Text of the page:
The point is that what matters is how we all add to the cultural ecosystem. Think about Melville. He died thinking he hadn’t made much of an impact on culture. Cervantes died with a vague notion of what he had done, but he could have had no idea just how profound his contribution was. I still find it interesting that I can be reading Don Quixote now in a totally different context than he wrote it in, and get things from it that are far beyond anything he was conscious of. What an amazing thing! What a wonderful gift he has given us all—even those who haven’t read it—yet he was most known in his own time as an ex-soldier, tax collector, and a failed poet.

I’m well aware that to some extent I am fetishizing a certain kind of cultural work. It isn’t that I dismiss those who have made money and built infrastructure. But it seems to me that these people already get way too much credit in our society. And most of them actually do harm, whereas “bad” artists are just ignored. Still, I don’t doubt that there is great creativity in finance. But that’s what brought on the 2008 financial crash. And there is great creativity that went into developing nuclear weapons. That’s what may cause the extinction of the human race. But for good and bad, the products of diversity of creative minds are what determines our culture.

All I’m saying is that we don’t want intelligence or creativity, or whatever you want to call it, to be a species; it is an ecosystem. It is all necessary. And we are stupid and un-creative to hold up one kind of genius as the genius. In my own life, I know that I can be brilliantly insightful about one thing and totally clueless about another—often something that is obvious to other people.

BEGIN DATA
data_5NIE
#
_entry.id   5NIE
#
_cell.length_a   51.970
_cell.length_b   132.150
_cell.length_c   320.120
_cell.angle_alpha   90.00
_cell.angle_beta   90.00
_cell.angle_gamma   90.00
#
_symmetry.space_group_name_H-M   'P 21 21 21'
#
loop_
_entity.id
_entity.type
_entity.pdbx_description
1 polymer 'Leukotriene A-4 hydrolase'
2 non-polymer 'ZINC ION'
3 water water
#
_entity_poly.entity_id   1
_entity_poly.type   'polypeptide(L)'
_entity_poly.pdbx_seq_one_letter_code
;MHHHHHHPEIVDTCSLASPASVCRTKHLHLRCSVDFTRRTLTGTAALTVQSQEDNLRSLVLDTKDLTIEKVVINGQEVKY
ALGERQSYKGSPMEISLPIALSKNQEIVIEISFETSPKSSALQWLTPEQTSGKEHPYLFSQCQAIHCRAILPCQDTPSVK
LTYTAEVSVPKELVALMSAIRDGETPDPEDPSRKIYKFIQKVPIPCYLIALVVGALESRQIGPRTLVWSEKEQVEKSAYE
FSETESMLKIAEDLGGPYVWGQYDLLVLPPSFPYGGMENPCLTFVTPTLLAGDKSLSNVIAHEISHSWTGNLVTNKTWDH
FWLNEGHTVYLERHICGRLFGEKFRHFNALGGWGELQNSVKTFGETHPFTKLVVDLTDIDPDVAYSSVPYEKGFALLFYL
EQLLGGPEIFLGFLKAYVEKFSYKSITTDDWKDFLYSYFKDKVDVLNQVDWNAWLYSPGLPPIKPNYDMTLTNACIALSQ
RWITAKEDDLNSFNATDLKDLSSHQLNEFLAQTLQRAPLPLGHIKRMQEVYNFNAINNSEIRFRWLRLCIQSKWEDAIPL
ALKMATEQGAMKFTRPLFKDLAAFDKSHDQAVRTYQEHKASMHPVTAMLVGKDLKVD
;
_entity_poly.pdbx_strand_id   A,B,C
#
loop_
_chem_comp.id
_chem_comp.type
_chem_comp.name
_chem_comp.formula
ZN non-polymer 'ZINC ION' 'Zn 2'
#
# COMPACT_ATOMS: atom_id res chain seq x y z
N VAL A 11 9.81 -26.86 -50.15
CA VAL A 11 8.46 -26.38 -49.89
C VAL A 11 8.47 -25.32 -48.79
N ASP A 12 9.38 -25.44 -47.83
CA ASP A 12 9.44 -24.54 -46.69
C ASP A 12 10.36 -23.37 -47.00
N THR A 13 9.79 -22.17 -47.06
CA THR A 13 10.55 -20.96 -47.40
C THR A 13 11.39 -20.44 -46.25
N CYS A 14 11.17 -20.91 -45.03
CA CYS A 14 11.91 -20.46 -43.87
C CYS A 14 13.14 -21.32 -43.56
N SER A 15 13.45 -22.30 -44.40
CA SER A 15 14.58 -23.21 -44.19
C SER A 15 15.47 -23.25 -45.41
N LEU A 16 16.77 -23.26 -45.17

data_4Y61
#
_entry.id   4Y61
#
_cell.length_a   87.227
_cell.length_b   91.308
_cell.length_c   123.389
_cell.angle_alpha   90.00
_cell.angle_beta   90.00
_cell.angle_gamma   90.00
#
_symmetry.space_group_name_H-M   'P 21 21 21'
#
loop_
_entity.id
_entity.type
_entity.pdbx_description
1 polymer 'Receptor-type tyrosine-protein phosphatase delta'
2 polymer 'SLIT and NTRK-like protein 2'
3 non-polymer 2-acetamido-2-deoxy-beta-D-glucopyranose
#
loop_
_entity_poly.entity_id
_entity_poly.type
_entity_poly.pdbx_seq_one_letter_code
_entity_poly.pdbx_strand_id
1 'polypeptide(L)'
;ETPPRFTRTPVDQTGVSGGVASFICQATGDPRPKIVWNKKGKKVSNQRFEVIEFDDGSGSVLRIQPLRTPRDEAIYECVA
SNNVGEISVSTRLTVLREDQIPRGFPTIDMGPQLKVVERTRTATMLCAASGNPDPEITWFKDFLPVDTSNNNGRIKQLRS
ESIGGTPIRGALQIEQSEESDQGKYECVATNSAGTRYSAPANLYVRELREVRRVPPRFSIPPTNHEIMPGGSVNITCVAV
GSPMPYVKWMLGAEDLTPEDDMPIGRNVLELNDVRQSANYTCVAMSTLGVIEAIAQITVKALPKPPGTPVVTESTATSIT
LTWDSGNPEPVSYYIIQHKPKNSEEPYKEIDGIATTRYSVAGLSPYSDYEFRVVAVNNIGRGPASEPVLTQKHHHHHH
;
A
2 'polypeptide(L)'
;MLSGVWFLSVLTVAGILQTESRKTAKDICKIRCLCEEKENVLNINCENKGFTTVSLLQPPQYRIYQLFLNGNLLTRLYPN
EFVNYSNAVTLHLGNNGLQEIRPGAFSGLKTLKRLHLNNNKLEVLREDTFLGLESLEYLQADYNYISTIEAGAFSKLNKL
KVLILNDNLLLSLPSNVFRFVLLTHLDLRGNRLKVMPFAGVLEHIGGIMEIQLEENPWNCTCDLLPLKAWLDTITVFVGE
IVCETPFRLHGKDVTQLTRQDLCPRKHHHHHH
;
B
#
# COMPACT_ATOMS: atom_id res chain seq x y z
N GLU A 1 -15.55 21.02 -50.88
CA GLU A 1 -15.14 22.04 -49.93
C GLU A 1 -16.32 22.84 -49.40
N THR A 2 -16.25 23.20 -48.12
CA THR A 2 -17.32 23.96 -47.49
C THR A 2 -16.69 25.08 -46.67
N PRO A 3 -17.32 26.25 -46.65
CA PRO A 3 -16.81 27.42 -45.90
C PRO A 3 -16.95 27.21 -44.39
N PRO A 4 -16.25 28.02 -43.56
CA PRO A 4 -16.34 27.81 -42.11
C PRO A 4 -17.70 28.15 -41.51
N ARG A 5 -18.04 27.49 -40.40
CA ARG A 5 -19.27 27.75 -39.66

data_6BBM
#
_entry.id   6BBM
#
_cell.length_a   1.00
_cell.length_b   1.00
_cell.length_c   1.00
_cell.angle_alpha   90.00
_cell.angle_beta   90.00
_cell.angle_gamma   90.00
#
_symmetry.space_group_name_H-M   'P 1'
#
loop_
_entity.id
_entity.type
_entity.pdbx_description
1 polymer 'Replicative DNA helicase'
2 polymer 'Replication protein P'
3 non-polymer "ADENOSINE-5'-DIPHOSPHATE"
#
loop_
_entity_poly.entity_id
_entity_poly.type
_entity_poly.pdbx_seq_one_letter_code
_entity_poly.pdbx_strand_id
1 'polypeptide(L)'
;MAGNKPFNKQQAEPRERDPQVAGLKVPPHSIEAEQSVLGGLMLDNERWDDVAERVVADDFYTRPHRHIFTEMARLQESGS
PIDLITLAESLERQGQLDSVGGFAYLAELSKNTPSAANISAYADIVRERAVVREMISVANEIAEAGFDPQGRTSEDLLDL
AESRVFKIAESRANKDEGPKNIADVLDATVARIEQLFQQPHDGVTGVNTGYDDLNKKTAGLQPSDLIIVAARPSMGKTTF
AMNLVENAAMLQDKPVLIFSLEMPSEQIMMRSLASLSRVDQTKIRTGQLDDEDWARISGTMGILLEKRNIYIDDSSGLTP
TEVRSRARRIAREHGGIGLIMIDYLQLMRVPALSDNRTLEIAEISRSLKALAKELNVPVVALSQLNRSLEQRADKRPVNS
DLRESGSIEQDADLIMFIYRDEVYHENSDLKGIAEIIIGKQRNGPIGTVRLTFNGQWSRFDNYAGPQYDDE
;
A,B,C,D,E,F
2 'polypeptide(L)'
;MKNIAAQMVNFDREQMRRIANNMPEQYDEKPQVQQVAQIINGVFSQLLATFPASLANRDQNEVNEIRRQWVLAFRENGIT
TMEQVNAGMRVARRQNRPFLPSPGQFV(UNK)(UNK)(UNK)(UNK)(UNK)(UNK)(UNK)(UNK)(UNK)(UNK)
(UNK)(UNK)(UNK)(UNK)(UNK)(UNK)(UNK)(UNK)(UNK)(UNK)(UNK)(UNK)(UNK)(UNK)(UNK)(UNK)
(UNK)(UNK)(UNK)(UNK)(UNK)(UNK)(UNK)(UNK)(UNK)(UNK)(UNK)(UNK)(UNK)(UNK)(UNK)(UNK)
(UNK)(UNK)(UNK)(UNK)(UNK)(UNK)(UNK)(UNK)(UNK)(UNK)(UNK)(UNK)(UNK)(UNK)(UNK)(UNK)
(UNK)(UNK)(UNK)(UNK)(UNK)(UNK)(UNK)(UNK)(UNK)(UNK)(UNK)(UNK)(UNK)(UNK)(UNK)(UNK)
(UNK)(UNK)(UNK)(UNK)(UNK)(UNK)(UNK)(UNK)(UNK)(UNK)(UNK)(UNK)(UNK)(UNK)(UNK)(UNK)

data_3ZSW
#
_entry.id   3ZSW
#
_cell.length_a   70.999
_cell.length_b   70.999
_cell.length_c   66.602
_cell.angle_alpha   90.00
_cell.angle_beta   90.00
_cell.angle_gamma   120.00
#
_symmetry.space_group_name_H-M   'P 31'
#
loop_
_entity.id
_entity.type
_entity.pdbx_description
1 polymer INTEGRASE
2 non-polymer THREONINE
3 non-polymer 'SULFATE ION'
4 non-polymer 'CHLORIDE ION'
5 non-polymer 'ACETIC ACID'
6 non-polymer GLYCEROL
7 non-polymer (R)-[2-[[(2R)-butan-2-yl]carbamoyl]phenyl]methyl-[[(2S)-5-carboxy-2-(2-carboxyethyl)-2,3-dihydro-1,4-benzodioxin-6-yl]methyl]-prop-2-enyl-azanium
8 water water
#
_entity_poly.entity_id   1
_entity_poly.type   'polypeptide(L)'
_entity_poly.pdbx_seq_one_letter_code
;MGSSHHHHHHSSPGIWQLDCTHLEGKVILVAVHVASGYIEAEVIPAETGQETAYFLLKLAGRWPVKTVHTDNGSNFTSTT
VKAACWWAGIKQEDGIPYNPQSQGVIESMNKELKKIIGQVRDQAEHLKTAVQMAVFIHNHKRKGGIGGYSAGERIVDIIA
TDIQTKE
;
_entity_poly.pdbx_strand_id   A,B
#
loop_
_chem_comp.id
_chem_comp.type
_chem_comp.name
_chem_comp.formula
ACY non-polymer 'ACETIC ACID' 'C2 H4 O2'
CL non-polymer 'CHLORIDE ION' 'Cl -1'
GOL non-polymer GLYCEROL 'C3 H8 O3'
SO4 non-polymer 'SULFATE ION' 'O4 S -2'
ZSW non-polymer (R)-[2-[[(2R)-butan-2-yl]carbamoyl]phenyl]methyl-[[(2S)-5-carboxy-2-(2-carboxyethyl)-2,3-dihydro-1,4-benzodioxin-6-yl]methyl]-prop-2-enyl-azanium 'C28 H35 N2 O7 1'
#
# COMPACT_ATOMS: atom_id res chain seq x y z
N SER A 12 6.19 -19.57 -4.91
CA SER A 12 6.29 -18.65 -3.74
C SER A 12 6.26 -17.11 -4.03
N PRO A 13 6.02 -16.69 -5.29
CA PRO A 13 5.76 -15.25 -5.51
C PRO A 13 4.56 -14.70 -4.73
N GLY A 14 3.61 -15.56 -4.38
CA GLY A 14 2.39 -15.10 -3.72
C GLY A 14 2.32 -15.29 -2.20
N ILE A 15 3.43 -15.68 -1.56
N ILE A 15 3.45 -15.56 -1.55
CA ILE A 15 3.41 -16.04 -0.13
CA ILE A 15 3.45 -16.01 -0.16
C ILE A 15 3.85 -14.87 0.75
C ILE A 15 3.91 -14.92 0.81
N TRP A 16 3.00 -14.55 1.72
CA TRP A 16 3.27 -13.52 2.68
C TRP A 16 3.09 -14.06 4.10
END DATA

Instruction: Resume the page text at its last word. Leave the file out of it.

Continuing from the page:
I think we are all this way. I do know that I have a flare for solving differential equations. And that isn’t raw brain power—of all forms of math, it is the most intuitive. It’s closer to theology than science. And although I think there is crossover, mostly it is the case that different minds are good at different things. Imagine a world with only people who were great at venture capital. Or theology. Or even farming. We would have gone extinct long ago.

The issue should never be intelligence or even creativity, but how people can live fulfilling lives as they add to our cultural ecosystem. Clearly, some will find their places better than others. But my friend has found her place. She is not only a great writer, she is perhaps even better at helping others. She’s the only person that really understands my own work and has ideas on how to improve it. I have other friends who are encouraging and even dictatorial—both of which can be helpful. But she understands the process at an incredibly deep level, and zeros in on what works and doesn’t and why. I’ve learned as much about writing from her as anyone, and that puts her in some amazing company: Fowler, White, Steinbeck, and Turow (Don’t laugh: I’ve learned a lot from him). She is, in other words, a genius. And the world is a much better place for her having no clue about how to solve a differential equation.

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About Frank Moraes

Frank Moraes is a freelance writer and editor online and in print. He is educated as a scientist with a PhD in Atmospheric Physics. He has worked in climate science, remote sensing, throughout the computer industry, and as a college physics instructor. Find out more at About Frank Moraes.